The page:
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Online ISSN 1827-1596
SMART 2003 - Milan, may 28-30, 2003
Department of Anaesthesiology and Intensive Care Medicine, University of Graz, Graz, Austria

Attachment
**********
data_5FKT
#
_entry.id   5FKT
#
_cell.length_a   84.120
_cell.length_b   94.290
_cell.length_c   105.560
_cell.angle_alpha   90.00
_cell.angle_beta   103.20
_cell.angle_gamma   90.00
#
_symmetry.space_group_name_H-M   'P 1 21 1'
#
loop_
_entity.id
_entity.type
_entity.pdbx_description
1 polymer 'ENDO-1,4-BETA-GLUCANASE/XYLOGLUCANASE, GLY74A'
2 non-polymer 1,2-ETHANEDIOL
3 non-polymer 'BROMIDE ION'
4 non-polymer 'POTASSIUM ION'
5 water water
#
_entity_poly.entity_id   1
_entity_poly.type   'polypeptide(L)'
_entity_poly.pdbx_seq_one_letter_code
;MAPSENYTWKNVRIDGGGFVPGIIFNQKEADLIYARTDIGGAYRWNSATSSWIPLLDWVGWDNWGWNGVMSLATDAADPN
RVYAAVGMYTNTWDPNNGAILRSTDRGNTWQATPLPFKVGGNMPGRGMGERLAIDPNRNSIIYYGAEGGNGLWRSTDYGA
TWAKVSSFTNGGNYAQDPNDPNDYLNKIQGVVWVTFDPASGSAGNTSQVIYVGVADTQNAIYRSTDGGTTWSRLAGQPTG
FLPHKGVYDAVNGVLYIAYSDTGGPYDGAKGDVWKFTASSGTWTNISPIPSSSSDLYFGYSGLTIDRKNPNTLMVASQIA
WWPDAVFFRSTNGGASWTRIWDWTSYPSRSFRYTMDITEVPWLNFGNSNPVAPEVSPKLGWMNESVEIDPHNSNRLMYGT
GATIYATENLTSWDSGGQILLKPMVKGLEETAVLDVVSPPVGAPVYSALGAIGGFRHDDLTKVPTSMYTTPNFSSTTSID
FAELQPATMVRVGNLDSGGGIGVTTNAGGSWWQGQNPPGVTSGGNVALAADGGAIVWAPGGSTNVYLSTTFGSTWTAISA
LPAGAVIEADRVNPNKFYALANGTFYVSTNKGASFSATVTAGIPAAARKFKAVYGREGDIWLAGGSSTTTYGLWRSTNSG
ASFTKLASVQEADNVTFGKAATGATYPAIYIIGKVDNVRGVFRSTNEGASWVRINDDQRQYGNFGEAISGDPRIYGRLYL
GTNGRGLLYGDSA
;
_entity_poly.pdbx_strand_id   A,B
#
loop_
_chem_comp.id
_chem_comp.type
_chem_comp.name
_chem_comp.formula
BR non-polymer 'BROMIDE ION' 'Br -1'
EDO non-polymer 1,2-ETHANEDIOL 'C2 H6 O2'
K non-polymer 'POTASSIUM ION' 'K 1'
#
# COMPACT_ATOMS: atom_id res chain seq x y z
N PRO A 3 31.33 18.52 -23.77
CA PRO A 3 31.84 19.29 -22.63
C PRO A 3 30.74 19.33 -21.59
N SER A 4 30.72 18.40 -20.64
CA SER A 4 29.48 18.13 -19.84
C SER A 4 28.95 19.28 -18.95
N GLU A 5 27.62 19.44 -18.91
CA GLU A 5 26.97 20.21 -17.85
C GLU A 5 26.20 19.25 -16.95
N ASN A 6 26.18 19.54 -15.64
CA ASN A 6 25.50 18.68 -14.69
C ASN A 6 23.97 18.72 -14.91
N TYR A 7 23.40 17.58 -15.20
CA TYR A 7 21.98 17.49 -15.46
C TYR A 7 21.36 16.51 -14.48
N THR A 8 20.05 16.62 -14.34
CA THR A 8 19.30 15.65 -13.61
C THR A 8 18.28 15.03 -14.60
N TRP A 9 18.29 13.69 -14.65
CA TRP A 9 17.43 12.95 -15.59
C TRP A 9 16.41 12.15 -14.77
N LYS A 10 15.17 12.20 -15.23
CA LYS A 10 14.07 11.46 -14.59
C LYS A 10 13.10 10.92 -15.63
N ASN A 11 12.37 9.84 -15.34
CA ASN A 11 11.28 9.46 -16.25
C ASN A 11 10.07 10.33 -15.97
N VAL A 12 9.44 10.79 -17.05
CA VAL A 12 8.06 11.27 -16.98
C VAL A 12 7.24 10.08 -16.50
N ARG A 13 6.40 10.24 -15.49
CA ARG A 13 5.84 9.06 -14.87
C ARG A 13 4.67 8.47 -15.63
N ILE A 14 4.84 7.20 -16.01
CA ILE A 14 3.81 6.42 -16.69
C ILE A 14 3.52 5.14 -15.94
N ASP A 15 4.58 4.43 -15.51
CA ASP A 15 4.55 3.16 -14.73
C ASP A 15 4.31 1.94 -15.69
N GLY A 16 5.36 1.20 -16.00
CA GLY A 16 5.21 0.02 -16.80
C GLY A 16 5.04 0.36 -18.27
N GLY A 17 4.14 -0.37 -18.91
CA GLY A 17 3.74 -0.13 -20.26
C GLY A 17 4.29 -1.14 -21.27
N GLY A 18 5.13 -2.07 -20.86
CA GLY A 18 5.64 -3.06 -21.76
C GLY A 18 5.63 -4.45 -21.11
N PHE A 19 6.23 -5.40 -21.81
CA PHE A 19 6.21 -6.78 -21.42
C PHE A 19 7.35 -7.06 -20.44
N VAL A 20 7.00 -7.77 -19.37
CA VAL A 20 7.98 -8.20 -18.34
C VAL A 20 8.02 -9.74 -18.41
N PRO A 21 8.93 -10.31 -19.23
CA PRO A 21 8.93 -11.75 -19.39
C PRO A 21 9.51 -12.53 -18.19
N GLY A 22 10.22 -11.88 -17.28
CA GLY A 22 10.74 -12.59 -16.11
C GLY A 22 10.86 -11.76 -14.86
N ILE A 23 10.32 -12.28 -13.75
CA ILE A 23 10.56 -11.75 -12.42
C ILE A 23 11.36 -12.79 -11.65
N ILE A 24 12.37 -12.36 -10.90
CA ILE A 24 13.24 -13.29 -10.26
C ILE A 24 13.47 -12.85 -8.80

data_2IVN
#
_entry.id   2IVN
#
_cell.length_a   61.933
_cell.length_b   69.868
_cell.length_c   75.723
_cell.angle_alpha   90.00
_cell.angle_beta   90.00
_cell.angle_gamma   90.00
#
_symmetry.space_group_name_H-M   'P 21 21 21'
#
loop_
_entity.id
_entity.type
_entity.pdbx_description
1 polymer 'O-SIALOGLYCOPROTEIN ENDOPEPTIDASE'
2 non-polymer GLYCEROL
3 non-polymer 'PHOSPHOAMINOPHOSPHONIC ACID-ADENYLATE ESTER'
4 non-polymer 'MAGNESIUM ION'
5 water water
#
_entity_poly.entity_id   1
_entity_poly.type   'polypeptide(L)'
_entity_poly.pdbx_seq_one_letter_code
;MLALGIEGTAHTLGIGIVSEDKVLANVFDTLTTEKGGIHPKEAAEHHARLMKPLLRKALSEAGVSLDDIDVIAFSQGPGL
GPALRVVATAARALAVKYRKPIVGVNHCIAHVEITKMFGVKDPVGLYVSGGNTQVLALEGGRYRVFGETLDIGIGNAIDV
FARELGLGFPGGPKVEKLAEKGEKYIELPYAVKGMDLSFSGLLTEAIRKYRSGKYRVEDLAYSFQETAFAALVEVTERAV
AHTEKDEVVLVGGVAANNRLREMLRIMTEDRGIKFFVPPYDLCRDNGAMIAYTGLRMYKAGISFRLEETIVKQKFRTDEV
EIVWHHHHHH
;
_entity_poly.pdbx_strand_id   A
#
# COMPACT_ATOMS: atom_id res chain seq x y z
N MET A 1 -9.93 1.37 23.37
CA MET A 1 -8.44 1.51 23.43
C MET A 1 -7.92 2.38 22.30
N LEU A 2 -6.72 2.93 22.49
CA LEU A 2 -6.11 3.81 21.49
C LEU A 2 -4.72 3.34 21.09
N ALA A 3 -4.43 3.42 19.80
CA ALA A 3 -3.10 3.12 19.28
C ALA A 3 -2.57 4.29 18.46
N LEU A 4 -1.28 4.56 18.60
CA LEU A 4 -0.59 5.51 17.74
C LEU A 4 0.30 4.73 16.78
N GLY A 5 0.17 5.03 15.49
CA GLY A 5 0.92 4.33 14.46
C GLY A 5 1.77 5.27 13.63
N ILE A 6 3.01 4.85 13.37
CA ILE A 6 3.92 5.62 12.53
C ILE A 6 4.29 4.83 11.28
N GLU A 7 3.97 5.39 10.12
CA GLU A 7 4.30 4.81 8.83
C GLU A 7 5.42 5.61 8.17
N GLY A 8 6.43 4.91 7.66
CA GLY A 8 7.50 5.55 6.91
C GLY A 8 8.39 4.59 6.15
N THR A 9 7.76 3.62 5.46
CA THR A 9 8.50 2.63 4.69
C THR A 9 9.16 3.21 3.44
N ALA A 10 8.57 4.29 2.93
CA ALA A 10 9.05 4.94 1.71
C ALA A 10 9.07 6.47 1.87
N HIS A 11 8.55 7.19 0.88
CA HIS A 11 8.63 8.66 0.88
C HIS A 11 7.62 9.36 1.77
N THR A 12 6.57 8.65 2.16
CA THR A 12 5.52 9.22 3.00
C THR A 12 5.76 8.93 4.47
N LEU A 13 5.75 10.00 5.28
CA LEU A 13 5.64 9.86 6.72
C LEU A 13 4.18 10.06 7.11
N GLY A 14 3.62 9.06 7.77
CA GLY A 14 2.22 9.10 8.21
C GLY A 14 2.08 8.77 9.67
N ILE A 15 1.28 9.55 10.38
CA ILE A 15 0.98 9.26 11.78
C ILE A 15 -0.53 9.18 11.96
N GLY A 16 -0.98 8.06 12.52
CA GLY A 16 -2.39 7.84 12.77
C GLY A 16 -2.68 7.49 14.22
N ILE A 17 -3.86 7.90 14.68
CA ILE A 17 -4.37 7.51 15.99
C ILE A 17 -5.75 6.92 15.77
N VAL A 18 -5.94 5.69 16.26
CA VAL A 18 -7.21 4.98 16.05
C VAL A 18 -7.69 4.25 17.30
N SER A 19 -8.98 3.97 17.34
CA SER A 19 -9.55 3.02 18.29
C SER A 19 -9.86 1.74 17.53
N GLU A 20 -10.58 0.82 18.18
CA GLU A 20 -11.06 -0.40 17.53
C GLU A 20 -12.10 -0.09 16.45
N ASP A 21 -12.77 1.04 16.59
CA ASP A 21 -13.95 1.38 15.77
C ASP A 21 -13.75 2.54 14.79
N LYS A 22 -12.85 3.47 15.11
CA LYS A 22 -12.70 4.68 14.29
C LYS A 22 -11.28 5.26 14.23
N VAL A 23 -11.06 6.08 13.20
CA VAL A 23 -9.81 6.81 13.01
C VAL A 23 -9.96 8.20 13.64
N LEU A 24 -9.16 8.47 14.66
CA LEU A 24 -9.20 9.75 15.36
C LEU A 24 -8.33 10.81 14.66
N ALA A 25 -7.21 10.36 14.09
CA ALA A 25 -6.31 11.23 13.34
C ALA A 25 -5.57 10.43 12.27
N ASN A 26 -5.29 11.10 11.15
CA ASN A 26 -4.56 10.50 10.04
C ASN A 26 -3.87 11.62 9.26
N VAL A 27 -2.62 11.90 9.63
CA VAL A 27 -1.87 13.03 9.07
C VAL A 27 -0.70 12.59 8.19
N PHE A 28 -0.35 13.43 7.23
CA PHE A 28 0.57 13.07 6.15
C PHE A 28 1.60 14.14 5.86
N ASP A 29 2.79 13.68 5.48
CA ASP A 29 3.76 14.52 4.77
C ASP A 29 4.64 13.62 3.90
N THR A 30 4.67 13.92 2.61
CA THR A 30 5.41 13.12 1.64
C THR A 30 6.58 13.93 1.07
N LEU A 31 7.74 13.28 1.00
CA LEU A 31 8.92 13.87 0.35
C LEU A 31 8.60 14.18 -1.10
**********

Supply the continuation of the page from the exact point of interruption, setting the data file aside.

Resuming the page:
Postoperative myocardial infarction still represents a serious complication in patients with coronary artery disease, after the first 48 hours following non cardiac surgery (NCS). To reduce the incidence, patient’s status should be optimised, including CABG, PTCA and stenting, before the NCS. Indications for CABG, PTCA and stenting suggested by ACC/AHA are in general applicable also for NCS. Patients undergoing low and intermediate risk procedures would not benefit from extensive testing and CABG, while a potential benefit exists for high risk surgery in severe CAD patients. Revascularisation by means of PTCA seems to decrease the risk only if it is performed more than 90 days before the NCS. By the contrary, the combination of PTCA and stenting reduces incidence of coronary re-stenosis, but it increases bleeding, thrombosis and distal embolisation, especially if not supported by an anti-platelet or combined pharmacological schedule; therefore, perioperative stenting is not recommended to increase safety. Moreover, if NCS is urgent, despite a recent stenting, the patient should be included in a high risk group.